A U.S. Customs and Border Patrol agent in Otay Mesa takes part in a ride-along on the U.S.-Mexico border. / Photo by Sam Hodgson

The Trump administration is targeting immigrants who are in the country illegally, and arrests are up. So deportations are on the rise too, right? Wrong. As Maya Srikrishnan reports in a new story, the number of deportations is actually falling.

What’s going on? “Immigration courts are fighting severe backlogs that are preventing cases from moving through the system,” Srikrishnan reports. “Experts say much of that is because the administration’s zero-tolerance policy for undocumented immigrants is loading more cases into the court system that might have previously been dismissed as low priorities.”

The numbers are huge. About 640,000 immigration cases are pending in court, and the backlog is getting bigger and bigger.

In a VOSD Q-and-A, we hear from documentary maker Andrew Bracken whose new film “Facing North” examines how San Diegans can be disconnected from the country that’s just a few miles away. It’s just not the same for Mexicans.

“Unlike the U.S. side of the border, where we have this buffer zone of empty space close to the border, development in Tijuana goes right up to the border itself,” Bracken says. “It’s also a point of trauma for many people in Mexico. It represents a separation. And it’s also very unequal. A lot of people down there simply can’t cross, whereas for us, that’s not even something we have to consider. We get our passports and plan the trip. But that’s not even a question for them.”

Hepatitis A: The Local, National and Worldwide Toll

As the Huffington Post reports, there have been a number of hepatitis A outbreaks across the country (some have been linked to San Diego) and cases are appearing in Europe too.

Much of the information in the story will be familiar to those who have closely followed the outbreak here, but it does provide more details about a shortage of hepatitis A vaccine. “A first dose of the vaccine is 90-percent to 95-percent effective, and a second dose practically guarantees immunity. But second-dose campaigns are being put off until the spring in San Diego,” HuffPost reports. “According to the CDC website, second-dose efforts can be delayed in times of vaccine shortages.”

The shortage is so bad that Washington state expects to get only 40 doses a month. An official says Seattle, which has a huge homeless population, will probably need to stop its program to vaccinate homeless people at high risk. Huffington Post talked to a pair of vaccine makers and reports that “both companies said they hoped to begin resupplying stocks in November.”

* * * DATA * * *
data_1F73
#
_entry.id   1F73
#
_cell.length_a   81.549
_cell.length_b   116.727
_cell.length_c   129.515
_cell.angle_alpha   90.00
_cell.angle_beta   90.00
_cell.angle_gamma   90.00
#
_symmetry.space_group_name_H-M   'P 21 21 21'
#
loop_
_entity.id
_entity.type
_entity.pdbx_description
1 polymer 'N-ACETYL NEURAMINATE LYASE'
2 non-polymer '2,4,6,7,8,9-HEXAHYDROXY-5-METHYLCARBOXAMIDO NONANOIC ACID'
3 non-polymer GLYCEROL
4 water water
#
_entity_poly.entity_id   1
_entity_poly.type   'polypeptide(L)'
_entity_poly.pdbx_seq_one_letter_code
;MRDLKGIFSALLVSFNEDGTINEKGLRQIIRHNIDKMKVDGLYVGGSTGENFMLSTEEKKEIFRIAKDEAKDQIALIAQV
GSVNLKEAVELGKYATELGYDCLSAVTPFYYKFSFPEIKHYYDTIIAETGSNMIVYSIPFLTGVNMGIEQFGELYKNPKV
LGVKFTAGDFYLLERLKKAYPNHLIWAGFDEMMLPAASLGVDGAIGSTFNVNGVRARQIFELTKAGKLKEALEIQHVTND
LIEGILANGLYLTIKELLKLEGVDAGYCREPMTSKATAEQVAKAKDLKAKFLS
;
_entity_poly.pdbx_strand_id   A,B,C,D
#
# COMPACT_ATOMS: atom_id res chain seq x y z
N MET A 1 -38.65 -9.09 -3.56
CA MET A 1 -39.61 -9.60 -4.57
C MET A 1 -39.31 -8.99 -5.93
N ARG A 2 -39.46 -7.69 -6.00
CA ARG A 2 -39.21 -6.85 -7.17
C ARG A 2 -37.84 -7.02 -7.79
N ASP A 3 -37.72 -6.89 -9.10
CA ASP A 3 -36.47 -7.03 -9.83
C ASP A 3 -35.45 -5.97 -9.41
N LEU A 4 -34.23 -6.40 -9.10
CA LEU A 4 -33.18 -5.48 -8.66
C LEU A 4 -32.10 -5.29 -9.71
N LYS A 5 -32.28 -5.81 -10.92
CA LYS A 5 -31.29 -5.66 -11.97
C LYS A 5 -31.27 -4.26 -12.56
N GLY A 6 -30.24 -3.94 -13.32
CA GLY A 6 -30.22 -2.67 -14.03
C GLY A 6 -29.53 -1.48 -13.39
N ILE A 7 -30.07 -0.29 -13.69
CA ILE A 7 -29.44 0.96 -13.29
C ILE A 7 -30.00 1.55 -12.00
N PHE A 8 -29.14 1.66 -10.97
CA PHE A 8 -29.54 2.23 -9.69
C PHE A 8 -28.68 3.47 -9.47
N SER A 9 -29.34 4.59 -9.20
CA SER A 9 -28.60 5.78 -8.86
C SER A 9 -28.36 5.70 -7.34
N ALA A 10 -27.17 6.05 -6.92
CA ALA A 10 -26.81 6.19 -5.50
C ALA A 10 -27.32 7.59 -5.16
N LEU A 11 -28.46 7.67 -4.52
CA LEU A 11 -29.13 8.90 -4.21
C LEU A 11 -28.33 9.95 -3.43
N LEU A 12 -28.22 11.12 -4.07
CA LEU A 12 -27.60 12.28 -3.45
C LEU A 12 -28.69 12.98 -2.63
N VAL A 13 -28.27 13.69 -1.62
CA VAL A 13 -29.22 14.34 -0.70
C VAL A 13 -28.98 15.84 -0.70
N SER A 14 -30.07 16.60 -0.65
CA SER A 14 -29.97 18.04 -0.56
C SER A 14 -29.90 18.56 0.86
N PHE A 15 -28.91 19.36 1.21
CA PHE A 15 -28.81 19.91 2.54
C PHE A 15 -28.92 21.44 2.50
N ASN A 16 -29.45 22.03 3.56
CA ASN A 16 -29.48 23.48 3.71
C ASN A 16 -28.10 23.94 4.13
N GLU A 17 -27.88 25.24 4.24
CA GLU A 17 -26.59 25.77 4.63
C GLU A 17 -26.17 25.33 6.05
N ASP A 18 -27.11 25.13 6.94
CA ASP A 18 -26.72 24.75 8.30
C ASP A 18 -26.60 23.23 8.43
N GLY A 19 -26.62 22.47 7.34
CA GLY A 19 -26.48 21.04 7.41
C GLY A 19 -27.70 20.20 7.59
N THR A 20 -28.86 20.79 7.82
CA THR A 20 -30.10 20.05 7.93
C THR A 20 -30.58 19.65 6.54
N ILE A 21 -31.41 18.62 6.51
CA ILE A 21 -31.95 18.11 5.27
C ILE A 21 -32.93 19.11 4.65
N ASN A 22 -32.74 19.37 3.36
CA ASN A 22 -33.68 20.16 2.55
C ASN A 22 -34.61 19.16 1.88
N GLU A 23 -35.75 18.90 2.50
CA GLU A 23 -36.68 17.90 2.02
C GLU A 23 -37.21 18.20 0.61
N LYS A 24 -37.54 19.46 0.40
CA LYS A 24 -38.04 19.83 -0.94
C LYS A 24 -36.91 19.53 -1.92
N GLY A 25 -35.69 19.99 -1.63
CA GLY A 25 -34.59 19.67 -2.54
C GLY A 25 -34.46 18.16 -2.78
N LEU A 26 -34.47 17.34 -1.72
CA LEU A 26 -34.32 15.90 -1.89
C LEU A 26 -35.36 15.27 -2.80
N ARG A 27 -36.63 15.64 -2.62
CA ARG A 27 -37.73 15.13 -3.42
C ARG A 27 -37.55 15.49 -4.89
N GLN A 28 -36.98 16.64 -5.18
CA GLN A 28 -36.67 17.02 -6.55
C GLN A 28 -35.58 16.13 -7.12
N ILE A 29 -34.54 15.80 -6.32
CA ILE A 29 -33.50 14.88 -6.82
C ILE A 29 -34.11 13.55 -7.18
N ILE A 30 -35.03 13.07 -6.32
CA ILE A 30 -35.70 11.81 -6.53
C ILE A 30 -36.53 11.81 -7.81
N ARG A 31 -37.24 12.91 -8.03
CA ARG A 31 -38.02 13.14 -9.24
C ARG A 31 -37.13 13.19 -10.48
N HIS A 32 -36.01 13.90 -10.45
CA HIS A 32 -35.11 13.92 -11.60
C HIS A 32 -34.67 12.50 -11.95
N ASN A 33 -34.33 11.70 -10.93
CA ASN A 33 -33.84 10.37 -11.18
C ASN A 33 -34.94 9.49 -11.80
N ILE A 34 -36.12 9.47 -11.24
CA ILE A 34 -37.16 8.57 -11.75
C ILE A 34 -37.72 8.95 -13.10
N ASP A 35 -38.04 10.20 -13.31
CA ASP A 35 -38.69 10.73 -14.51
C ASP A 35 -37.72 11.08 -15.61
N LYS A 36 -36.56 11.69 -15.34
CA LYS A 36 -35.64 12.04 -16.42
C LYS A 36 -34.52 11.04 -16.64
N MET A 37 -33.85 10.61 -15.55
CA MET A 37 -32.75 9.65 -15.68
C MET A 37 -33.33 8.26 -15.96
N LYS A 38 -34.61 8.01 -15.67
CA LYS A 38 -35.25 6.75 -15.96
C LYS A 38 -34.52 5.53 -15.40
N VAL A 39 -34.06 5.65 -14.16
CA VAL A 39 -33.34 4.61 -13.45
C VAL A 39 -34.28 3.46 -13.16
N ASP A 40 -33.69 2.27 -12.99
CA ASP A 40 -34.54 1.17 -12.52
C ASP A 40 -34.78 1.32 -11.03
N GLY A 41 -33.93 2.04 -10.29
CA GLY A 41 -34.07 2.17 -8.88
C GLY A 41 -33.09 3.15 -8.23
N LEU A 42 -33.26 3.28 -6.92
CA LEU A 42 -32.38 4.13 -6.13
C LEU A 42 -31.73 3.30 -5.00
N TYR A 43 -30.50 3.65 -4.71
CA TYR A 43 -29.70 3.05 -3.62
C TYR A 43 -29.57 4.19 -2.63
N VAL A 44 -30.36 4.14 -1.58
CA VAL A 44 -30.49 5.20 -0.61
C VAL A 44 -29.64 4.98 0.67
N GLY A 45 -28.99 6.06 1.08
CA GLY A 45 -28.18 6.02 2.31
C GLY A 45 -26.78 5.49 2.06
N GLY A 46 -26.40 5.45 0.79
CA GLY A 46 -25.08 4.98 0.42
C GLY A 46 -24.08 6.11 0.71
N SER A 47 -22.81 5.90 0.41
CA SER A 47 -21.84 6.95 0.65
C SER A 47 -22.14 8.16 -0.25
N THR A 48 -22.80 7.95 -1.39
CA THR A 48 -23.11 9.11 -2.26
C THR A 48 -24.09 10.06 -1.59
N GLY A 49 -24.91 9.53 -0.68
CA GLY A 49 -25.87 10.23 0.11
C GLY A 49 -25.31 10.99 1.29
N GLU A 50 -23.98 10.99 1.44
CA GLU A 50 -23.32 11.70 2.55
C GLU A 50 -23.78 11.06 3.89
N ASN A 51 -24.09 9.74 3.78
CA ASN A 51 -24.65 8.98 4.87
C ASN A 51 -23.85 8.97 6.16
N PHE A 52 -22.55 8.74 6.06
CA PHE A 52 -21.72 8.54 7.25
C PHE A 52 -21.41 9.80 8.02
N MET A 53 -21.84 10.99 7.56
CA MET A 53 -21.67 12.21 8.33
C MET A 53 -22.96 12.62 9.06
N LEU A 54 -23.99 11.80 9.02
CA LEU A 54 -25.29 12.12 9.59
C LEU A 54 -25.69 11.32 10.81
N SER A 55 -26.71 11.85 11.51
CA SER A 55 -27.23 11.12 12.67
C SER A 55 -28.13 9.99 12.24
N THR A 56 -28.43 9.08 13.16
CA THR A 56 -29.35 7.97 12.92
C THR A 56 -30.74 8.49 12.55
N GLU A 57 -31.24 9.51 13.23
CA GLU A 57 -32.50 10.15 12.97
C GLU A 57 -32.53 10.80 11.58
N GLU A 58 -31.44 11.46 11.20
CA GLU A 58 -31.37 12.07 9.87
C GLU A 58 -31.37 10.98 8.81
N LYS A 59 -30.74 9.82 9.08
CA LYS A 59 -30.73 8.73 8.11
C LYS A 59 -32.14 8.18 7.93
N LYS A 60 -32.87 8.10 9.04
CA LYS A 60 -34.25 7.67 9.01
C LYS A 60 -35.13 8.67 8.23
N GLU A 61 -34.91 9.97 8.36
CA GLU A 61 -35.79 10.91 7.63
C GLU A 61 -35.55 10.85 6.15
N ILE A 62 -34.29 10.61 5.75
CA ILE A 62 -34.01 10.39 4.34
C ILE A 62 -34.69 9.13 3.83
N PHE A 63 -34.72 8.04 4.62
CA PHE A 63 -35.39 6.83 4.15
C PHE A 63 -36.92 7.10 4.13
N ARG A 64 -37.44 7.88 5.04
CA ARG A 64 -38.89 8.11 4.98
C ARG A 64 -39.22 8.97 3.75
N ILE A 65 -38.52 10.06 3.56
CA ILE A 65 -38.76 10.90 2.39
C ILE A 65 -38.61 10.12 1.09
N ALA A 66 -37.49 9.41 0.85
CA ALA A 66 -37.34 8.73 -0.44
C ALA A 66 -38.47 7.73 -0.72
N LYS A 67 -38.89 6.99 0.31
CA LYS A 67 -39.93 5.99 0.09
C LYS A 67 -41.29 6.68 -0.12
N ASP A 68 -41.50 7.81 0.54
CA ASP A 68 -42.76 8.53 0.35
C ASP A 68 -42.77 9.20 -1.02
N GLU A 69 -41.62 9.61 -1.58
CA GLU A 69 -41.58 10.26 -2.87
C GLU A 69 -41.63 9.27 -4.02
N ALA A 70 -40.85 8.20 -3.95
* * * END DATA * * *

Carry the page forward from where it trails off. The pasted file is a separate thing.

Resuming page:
• Two City Council members, a Democrat and a Republican, will hold a press conference today to call for the former Chargers training facility be used to house the homeless.

• The U-T checks in on homeless camps along the San Diego River. The numbers of camps is rising, as we reported last month.

Yet Another San Ysidro Schools Chief Is Out

The San Ysidro Elementary School District’s temporary superintendent has resigned, inewsource reports, “just two months after his predecessor departed with a controversial separation package that made him the highest paid superintendent in the county.”

It’s not clear why the interim chief quit, but accusations of financial irregularity and poor leadership are flying around, and two board members face recall campaigns.

Quick News Hits: Hey, Where’s the Gravestone Go?

• “A crisis in ambulance costs is prompting San Diego officials to seek an alternative model where non-emergency patients could take a taxi or Uber to a clinic or urgent care facility and get reimbursed by private insurers, Medicare or Medi-Cal,” the U-T reports. Many people call ambulances when they don’t have medical emergencies, and their trips strain the system.

• East and North County, both conservative strongholds, account for most of the 1,200-plus people in the county who have concealed weapon permits, the U-T finds. Permitholders include plenty of business owners, attorneys, judges, private eyes and jewelers. Also: “Data show the ZIP code 92064 in Poway has the most permit holders at 45, followed by 92019 in El Cajon with 42 and 92037 in La Jolla with 31.”

• Last week, we reminded you about Kate Morgan, aka Lottie A. Bernard, the “Beautiful Stranger” who was found mysteriously shot to death at the Hotel Del Coronado in 1892. Her ghost is said to haunt the hotel, and paranormal types still try to track her spirit. Armchair detectives, meanwhile, ponder why she died, as I noted in a VOSD history flashback story.

A benefactor bought her a memorial plaque that sits over her grave at San Diego’s historic Mt. Hope Cemetery. But a Villa Montezuma tour group couldn’t find the marker during a pre-Halloween visit, creating some consternation. Had Kate Morgan risen and taken away her own gravestone?

We have an answer. I went on an Urban Safaris walking tour of the cemetery over the weekend, and the plaque was back where it belongs, not far from the cemetery’s notorious headstone graveyard. Apparently, gophers had weakened the cemetery soil, and the marker sunk out of sight below the grass. It’s been recovered.

Or, at least, that’s what folks think happened. The gophers aren’t talking, and neither (for now) is Kate Morgan.

Randy Dotinga is a freelance contributor to Voice of San Diego. He is also immediate past president of the 1,200-member American Society of Journalists and Authors (asja.org). Please contact him directly at randydotinga@gmail.com and follow him on Twitter: twitter.com/rdotinga.

Randy Dotinga is a freelance contributor to Voice of San Diego. Please contact him directly at randydotinga@gmail.com and follow him on Twitter: twitter.com/rdotinga

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